I don’t think there is a good answer here.  He can give up his career that he loves to be near her and hope that they will eventually develop a better relationship, but that will only lead to bitterness for him in the end.  And it seems to me that there is a part of him that would be relieved, to be able to start fresh and not have to re-live his mistakes every time he tries to take a visit with a child who does not even want to see his face.

He said that the situation is similar to my reasoning, back when I filed for divorce– that it was better to cut it off sooner, while she is young and won’t remember how it was before.   But I don’t know.  In my heart I just cannot say that walking away from your child could ever be the right answer.

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  1. by Madeline

    On May 27, 2011 at 12:06 pm

    I was just a bit older than Caroline when my parents split so I see this from her point of view. My mom decided it was best for me to go visit my dad a few times a year even though I threw tantrums, cried and made myself sick. Every situation is different, but if I were her mother, I wouldn’t force her to visit Tyler. I’m in my twenties now, and have a great relationship with my dad, but I hated him for years since I felt forced to be away from my mother.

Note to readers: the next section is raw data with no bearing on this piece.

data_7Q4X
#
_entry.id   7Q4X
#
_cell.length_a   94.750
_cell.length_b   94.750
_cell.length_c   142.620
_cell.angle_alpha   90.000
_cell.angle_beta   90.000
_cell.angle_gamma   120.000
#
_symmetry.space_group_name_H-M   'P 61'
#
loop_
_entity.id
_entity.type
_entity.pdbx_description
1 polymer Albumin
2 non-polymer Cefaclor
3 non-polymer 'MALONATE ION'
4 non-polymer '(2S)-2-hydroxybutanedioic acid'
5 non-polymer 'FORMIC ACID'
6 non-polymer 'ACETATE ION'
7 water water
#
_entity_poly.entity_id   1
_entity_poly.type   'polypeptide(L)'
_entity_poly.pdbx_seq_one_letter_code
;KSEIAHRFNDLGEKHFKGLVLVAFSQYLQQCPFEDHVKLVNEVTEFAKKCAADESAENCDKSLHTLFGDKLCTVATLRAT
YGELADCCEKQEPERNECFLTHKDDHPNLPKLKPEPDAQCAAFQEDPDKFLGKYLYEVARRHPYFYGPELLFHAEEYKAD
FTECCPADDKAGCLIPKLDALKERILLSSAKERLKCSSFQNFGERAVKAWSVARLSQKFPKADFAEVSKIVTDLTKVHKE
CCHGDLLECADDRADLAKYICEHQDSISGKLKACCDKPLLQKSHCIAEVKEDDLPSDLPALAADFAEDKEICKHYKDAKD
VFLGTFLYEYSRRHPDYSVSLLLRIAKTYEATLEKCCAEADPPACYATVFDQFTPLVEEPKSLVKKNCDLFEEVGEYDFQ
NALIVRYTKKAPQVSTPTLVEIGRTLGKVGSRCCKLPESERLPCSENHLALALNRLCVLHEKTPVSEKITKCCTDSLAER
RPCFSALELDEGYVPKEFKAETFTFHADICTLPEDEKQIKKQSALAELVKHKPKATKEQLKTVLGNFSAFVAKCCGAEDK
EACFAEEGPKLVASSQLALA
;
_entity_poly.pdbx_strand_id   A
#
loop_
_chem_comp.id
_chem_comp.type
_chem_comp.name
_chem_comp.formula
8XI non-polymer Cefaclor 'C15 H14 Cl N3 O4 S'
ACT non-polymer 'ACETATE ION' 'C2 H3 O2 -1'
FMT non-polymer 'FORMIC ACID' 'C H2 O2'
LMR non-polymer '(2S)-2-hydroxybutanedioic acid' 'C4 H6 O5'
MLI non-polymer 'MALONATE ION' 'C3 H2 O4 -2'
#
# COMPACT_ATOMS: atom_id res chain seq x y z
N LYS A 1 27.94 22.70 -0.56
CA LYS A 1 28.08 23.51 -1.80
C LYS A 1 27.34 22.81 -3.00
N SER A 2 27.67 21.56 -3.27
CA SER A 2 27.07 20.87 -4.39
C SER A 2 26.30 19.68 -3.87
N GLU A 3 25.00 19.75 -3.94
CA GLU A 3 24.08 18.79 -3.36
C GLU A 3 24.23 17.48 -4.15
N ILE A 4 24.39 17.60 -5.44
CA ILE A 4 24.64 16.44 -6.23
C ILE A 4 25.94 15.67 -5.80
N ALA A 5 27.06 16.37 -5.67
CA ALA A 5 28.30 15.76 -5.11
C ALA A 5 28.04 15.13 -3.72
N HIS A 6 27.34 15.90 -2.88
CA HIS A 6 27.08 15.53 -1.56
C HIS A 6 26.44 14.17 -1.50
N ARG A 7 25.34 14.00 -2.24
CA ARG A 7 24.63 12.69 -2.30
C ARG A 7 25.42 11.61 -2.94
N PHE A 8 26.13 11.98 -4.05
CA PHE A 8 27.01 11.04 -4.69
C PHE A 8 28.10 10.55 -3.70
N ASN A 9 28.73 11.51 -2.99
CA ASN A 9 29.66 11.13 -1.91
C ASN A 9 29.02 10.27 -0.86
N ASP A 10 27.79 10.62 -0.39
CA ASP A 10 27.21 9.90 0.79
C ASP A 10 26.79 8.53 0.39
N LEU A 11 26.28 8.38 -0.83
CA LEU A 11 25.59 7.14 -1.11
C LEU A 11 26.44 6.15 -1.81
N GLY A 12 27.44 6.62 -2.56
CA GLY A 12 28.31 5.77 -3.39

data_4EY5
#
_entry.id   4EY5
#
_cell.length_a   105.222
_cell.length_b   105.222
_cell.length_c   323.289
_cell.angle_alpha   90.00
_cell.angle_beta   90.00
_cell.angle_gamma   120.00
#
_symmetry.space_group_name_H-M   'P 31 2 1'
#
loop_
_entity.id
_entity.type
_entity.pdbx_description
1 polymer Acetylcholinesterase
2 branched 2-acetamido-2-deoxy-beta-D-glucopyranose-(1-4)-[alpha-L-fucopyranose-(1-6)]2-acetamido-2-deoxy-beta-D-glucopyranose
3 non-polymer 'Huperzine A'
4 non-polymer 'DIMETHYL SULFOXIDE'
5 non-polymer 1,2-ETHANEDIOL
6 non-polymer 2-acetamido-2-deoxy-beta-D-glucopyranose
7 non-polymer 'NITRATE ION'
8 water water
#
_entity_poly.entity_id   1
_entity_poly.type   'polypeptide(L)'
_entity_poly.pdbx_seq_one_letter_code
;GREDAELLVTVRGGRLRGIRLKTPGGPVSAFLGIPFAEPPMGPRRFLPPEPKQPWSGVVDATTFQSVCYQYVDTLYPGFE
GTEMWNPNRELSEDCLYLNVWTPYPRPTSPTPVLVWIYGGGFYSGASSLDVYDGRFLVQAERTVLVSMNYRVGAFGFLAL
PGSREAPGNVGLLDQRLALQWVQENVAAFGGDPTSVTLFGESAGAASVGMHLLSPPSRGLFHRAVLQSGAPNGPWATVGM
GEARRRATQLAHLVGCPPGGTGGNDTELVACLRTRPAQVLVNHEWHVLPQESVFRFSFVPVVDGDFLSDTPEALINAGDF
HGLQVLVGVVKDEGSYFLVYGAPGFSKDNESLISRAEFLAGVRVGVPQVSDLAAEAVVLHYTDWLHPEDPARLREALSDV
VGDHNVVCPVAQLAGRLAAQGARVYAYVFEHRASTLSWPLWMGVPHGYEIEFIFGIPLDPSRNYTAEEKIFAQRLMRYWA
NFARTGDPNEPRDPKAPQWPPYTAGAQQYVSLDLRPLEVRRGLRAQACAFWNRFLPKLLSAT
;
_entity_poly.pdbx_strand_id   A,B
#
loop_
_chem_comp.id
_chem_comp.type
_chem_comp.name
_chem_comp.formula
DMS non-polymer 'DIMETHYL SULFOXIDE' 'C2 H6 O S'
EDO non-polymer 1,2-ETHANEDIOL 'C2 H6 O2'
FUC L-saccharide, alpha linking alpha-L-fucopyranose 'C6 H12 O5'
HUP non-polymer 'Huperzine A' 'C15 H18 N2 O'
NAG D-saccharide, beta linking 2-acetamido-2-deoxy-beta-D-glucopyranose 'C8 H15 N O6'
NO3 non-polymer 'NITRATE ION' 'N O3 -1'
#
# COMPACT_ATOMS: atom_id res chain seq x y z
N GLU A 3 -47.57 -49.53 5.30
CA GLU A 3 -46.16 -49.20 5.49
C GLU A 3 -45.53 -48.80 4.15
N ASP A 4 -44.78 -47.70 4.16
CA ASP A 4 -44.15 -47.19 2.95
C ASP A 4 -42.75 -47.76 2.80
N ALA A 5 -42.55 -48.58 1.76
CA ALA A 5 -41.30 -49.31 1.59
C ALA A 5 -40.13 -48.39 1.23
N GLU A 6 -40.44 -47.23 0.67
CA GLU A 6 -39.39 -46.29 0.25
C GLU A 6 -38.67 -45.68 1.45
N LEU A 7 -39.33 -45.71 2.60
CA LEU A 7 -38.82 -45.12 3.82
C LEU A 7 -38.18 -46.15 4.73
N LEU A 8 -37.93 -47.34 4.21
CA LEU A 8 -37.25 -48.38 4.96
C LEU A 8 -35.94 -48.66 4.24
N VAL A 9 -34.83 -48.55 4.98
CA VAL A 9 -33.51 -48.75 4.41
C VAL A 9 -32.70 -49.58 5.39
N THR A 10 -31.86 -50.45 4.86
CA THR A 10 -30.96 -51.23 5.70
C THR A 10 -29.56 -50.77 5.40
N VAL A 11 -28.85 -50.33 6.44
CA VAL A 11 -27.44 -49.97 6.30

2. [...] Is it better for a child to have a father who continually disappoints? Or no father at all? ( [...]

  3. by Jennifer

    On May 31, 2011 at 8:32 pm

    Im in same sitation… but tot he point that he doesnt even ask to see his daughter. Weve had a plethera of medical issues and Im handling on my own… making her closer and closer to me. The separation anxiety is intense, but I will do whatever is best for my daughter.

  4. by Kate

    On June 1, 2011 at 12:35 am

    My parents divorced when I was 2 and my brother 3, and my mom moved us several states away soon afterwards. I was definitely a Mama’s girl and had a hard time visiting my father, because I didn’t know him and the little I did know about him wasn’t comforting. It might have been difficult for him to get to know me, but that was his responsibility.